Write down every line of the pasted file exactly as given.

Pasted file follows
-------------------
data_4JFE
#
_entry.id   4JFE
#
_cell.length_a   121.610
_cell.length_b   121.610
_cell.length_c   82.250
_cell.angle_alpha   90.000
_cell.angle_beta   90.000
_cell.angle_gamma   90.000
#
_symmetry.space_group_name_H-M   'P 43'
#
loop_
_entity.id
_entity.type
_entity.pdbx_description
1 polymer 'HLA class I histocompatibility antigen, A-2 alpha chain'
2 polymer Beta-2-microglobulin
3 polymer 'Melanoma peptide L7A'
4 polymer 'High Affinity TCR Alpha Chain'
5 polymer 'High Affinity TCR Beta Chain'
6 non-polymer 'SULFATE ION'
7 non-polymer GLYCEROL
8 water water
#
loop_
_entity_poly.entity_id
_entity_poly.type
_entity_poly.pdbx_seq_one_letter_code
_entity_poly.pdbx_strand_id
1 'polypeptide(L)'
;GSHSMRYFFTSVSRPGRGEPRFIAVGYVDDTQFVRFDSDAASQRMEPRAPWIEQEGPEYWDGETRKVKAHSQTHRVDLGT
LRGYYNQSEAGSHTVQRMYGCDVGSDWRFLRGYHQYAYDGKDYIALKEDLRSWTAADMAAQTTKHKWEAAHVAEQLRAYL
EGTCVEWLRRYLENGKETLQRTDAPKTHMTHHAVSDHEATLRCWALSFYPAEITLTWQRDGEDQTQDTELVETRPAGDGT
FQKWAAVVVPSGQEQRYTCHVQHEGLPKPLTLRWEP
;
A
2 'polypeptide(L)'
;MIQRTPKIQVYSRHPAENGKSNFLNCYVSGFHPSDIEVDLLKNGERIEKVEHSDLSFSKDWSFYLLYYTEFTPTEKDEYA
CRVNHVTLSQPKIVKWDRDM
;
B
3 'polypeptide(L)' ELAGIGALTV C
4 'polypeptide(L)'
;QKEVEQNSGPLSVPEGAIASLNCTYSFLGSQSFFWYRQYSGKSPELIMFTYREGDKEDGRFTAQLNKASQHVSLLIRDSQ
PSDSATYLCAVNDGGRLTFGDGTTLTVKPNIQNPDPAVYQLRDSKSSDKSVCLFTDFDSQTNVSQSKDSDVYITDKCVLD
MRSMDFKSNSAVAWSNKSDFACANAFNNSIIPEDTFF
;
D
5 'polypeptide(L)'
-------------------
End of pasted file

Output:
data_4JFE
#
_entry.id   4JFE
#
_cell.length_a   121.610
_cell.length_b   121.610
_cell.length_c   82.250
_cell.angle_alpha   90.000
_cell.angle_beta   90.000
_cell.angle_gamma   90.000
#
_symmetry.space_group_name_H-M   'P 43'
#
loop_
_entity.id
_entity.type
_entity.pdbx_description
1 polymer 'HLA class I histocompatibility antigen, A-2 alpha chain'
2 polymer Beta-2-microglobulin
3 polymer 'Melanoma peptide L7A'
4 polymer 'High Affinity TCR Alpha Chain'
5 polymer 'High Affinity TCR Beta Chain'
6 non-polymer 'SULFATE ION'
7 non-polymer GLYCEROL
8 water water
#
loop_
_entity_poly.entity_id
_entity_poly.type
_entity_poly.pdbx_seq_one_letter_code
_entity_poly.pdbx_strand_id
1 'polypeptide(L)'
;GSHSMRYFFTSVSRPGRGEPRFIAVGYVDDTQFVRFDSDAASQRMEPRAPWIEQEGPEYWDGETRKVKAHSQTHRVDLGT
LRGYYNQSEAGSHTVQRMYGCDVGSDWRFLRGYHQYAYDGKDYIALKEDLRSWTAADMAAQTTKHKWEAAHVAEQLRAYL
EGTCVEWLRRYLENGKETLQRTDAPKTHMTHHAVSDHEATLRCWALSFYPAEITLTWQRDGEDQTQDTELVETRPAGDGT
FQKWAAVVVPSGQEQRYTCHVQHEGLPKPLTLRWEP
;
A
2 'polypeptide(L)'
;MIQRTPKIQVYSRHPAENGKSNFLNCYVSGFHPSDIEVDLLKNGERIEKVEHSDLSFSKDWSFYLLYYTEFTPTEKDEYA
CRVNHVTLSQPKIVKWDRDM
;
B
3 'polypeptide(L)' ELAGIGALTV C
4 'polypeptide(L)'
;QKEVEQNSGPLSVPEGAIASLNCTYSFLGSQSFFWYRQYSGKSPELIMFTYREGDKEDGRFTAQLNKASQHVSLLIRDSQ
PSDSATYLCAVNDGGRLTFGDGTTLTVKPNIQNPDPAVYQLRDSKSSDKSVCLFTDFDSQTNVSQSKDSDVYITDKCVLD
MRSMDFKSNSAVAWSNKSDFACANAFNNSIIPEDTFF
;
D
5 'polypeptide(L)'